We are a commune of inquiring, skeptical, politically centrist, capitalist, anglophile, traditionalist New England Yankee humans, humanoids, and animals with many interests beyond and above politics. Each of us has had a high-school education (or GED), but all had ADD so didn't pay attention very well, especially the dogs. Each one of us does "try my best to be just like I am," and none of us enjoys working for others, including for Maggie, from whom we receive neither a nickel nor a dime. Freedom from nags, cranks, government, do-gooders, control-freaks and idiots is all that we ask for.
If you dressed that way in college today, people would assume that you were as gay as Milo. However, kids in fine private schools still dress in ties for class, and those youths in the photo were probably just wearing something similar to what they had always worn to school. People used to dress for church too. I still do. It shows respect for the occasion. Please do not wear cut-off jeans to church. I am sure God doesn't care, but I do. (And you gals, please do not dress too sexy. It is a terrible distraction for us guys.)
It seems to me that part of the post-war cultural change in the US, and in the West generally, contained a degree of psychological regression, a clinging to childhood or adolescence. I do not know why that happened (decadence from prosperity and comfort?), but there was a time when people aged 18 were adults, viewed themselves as adults, comported themselves as adults, dressed like adults and, in short, aspired to be dignified grown-ups. I know this from my parents, but I grew up after that. Adulthood was difficult for them (military service, war, money, etc) but adulthood is always a deadly serious matter for which children are not equipped.
Dress expectations are superficial for sure, but they still mean something. So do all other cultural expectations. I am most comfortable associating with those who share my cultural expectations. Generally, know what to expect. Birds of a feather...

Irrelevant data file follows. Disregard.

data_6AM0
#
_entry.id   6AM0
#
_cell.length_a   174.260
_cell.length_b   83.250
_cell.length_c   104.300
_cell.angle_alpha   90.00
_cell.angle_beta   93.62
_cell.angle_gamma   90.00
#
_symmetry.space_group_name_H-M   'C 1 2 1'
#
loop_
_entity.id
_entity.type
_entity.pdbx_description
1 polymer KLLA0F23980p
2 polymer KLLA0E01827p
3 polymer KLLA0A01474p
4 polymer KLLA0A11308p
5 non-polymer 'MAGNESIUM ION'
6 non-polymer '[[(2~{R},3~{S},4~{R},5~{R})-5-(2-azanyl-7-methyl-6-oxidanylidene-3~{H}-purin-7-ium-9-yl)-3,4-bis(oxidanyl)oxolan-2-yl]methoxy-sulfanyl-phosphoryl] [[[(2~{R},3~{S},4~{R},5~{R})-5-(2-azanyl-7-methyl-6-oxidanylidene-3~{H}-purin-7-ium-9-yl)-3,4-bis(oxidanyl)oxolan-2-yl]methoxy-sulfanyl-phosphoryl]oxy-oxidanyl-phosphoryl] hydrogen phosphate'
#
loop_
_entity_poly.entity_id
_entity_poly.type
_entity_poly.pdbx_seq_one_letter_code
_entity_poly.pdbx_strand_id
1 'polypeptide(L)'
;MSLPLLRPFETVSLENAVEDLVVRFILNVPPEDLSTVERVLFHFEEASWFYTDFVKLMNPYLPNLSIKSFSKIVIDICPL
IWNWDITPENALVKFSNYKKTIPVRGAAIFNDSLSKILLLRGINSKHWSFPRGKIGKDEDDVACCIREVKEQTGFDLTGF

Interesting how the cultural shift into not aspiring to be an adult aligns with the 60s anti-establishment mindset and the hippies -vs- straights conflict. Why become an adult? Adults have to make decisions and stuff. Decisions require responsibility and accountability. Better to be part of the free love generation where peace will come if only we "Make Love, not War."
Sadly, many of those same people are now part of Academia and the Government, and still reluctant to make decisions and stuff.
The link didn't work for me, so my comments are based only on your post.
It is a very interesting question of cultural regressions. I was born in the 70s and do not feel comfortable wearing suits. I've often wondered if the changes in dress affected our cultural decline or if it's a symptom of the decline.
I converted to the Catholic church this year, and was surprised by how casually people dress at Mass. It's not uncommon at all for men to wear shorts and flip-flops on Sunday morning. Granted, you have to go every week, regardless of your circumstances. You never know what a person is doing immediately before or after mass. So, if you're camping it's reasonable to not have a suit, but I agree that one can always do better than shorts and flip-flops.
I made the decision early on to wear a suit every Sunday. I stick out like a sore thumb. Out of a mass of more than 100 I'm one of a handful of people wearing a tie. Funny enough, it's almost exclusively people under forty that are wearing suits, and it seems like a growing trend.
Based on my knowledge of history and pop culture I'd say the change in appearances happened in the 70s, rather than the 60s. In the 60s even commie agitators were clean cut with their shirts tucked in. Most people still appeared conservatively uniform in appearance.
I confess (yep, it comes naturally!) that my dress has gotten quite a bit more casual for Mass in the last 10 years or so, (meaning I will more often wear slacks and a sweater rather than a dress or skirt set) particularly if I roll out of bed for 8:00 AM rather than having gone the evening before. And with SF weather being so erratic, shorts are out of the question even on the warmest of days. That seems to be mainly limited to kids under 16. I do, however make sure my chapel veil is in the handbag no matter what. I'm hoping it makes up for the well-loved khakis.
That photo might have been typical for Ivy League prisses, but I took my baccalaureate in '53 at a smallish, private, mid-western streetcar college, and I don't recall ever seeing a male student going to class in a tie and/or jacket, or for that matter, a professor at work without a tie and jacket.